Yes, I know slices exist in Go. I wanted to prove a point about how the overuse of interface{} in some relatively core things (like generic lists) can cause headaches in term of correctness. Go will reject you trying to append a string to an integer slice, but you cannot create a type that functions identically to an integer slice.

Go does have a race detector that will point out a lot of sins in concurrent programs, but that is again at runtime, not at compile time.

Many thanks to Tene, Sr. Oracle, A. Wilfox, Byte-slice, SiIvagunner and anyone who watched the stream where I wrote this blogpost. If I got things wrong in this, please reach out to me to let me know what I messed up. This is a composite of a few twitter threads and a conversation I had on IRC.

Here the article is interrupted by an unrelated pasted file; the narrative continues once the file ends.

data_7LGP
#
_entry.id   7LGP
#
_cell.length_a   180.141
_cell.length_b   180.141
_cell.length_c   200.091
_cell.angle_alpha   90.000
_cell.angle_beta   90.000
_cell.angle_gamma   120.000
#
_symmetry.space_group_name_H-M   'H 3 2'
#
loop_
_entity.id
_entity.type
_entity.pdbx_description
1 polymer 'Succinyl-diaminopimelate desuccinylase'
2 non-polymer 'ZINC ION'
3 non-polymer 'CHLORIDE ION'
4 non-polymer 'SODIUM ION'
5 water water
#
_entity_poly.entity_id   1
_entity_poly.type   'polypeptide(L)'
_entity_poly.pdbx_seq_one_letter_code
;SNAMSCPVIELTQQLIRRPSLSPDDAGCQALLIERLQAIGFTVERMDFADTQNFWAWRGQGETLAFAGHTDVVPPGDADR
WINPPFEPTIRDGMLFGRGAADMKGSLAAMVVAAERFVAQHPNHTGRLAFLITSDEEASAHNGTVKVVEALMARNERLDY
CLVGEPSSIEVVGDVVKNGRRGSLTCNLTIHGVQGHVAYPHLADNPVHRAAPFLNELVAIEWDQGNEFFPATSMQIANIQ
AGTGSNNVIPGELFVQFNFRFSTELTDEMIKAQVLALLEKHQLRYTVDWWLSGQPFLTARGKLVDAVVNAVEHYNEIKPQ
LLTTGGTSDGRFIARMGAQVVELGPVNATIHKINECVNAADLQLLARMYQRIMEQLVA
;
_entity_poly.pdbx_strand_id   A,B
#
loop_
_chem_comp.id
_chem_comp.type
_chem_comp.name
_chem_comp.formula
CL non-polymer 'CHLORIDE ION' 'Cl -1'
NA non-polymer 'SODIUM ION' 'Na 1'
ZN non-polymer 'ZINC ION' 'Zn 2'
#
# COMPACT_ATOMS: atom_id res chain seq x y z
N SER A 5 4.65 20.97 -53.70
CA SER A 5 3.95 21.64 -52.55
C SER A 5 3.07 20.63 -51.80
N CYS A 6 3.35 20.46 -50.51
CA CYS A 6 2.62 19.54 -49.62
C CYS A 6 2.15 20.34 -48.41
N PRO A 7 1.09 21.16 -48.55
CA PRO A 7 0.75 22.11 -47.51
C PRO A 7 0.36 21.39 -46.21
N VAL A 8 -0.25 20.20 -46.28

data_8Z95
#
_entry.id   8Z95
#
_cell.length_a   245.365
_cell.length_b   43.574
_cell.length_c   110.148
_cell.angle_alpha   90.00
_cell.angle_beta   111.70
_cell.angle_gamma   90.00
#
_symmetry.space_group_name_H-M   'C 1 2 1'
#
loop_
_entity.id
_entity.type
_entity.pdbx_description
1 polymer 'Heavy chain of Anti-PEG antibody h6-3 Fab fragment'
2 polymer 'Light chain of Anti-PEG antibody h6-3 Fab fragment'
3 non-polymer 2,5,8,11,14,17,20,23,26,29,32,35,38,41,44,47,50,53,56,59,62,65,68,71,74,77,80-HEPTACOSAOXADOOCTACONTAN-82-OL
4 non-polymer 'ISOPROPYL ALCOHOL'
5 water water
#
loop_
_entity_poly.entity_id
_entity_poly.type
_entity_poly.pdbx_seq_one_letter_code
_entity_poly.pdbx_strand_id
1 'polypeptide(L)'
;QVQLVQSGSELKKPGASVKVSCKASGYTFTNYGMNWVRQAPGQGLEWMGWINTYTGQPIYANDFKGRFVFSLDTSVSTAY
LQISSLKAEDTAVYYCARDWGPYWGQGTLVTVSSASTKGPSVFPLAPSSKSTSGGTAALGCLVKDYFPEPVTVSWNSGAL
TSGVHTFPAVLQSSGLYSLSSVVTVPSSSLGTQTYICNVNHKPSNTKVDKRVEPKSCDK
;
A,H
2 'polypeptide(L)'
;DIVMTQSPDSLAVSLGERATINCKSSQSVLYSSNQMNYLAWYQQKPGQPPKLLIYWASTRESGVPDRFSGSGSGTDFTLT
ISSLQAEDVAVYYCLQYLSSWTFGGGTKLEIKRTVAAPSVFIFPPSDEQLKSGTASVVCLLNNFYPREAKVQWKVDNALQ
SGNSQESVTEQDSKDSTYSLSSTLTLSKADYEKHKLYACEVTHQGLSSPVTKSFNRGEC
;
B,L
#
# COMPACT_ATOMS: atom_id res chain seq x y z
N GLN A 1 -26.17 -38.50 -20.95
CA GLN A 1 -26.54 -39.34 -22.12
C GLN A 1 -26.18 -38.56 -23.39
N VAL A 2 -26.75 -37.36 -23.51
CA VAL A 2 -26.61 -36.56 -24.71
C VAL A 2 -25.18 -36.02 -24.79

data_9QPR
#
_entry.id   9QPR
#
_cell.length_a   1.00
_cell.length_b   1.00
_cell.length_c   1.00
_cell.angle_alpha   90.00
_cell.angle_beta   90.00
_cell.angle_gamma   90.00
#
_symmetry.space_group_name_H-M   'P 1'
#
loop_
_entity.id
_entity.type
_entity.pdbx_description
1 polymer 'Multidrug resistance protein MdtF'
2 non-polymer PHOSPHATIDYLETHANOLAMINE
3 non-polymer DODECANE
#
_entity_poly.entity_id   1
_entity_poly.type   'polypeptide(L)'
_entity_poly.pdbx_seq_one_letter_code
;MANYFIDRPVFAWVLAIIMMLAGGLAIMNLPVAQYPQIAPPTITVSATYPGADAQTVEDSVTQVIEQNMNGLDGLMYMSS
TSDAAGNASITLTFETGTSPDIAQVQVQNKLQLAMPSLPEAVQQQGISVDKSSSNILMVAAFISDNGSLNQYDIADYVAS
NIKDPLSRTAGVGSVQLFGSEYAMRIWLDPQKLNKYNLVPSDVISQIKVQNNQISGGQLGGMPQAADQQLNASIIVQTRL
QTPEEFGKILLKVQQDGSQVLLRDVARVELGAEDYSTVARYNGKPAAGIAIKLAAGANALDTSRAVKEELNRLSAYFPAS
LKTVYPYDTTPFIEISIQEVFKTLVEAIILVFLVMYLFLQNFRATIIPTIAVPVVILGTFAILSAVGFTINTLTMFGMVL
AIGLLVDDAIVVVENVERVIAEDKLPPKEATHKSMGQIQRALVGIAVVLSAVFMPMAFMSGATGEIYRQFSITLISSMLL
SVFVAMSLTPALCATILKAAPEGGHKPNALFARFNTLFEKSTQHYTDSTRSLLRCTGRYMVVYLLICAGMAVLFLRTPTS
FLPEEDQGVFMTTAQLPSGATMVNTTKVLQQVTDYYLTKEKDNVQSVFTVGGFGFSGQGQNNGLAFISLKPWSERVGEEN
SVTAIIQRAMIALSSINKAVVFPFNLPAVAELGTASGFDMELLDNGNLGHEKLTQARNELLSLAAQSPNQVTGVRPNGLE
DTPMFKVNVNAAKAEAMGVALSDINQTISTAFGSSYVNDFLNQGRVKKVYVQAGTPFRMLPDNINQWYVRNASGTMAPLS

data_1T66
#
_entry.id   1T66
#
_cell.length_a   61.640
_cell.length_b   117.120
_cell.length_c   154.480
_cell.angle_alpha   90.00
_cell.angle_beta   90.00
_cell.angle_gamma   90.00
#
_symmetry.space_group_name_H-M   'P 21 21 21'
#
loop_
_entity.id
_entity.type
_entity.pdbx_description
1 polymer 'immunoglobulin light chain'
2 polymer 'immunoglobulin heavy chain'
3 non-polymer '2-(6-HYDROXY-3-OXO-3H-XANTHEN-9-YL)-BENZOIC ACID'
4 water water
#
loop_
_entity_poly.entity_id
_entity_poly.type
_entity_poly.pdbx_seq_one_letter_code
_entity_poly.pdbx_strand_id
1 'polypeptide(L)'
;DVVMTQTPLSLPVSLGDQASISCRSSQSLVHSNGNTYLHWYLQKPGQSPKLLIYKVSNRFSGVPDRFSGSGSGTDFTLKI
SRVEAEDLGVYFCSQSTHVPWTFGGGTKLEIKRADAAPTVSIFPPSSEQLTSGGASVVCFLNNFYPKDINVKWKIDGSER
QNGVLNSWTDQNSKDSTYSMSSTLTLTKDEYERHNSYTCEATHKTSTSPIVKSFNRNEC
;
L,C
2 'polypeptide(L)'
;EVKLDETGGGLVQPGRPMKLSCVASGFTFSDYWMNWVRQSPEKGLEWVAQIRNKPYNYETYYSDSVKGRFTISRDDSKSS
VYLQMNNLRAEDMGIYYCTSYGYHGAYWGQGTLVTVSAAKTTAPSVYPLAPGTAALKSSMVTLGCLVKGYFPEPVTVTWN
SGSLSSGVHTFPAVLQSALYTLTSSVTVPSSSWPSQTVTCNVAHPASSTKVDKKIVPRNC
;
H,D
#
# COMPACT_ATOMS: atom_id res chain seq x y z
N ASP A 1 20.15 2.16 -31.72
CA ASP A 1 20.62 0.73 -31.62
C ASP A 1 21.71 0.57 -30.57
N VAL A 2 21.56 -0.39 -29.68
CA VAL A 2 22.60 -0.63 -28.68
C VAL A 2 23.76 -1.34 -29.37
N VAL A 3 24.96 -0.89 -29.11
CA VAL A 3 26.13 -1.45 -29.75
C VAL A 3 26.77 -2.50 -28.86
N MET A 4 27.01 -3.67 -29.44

Thanks for reading, be well.

Facts and circumstances may have changed since publication. Please contact me before jumping to conclusions if something seems wrong or unclear.

Tags: rust, rant, satori, golang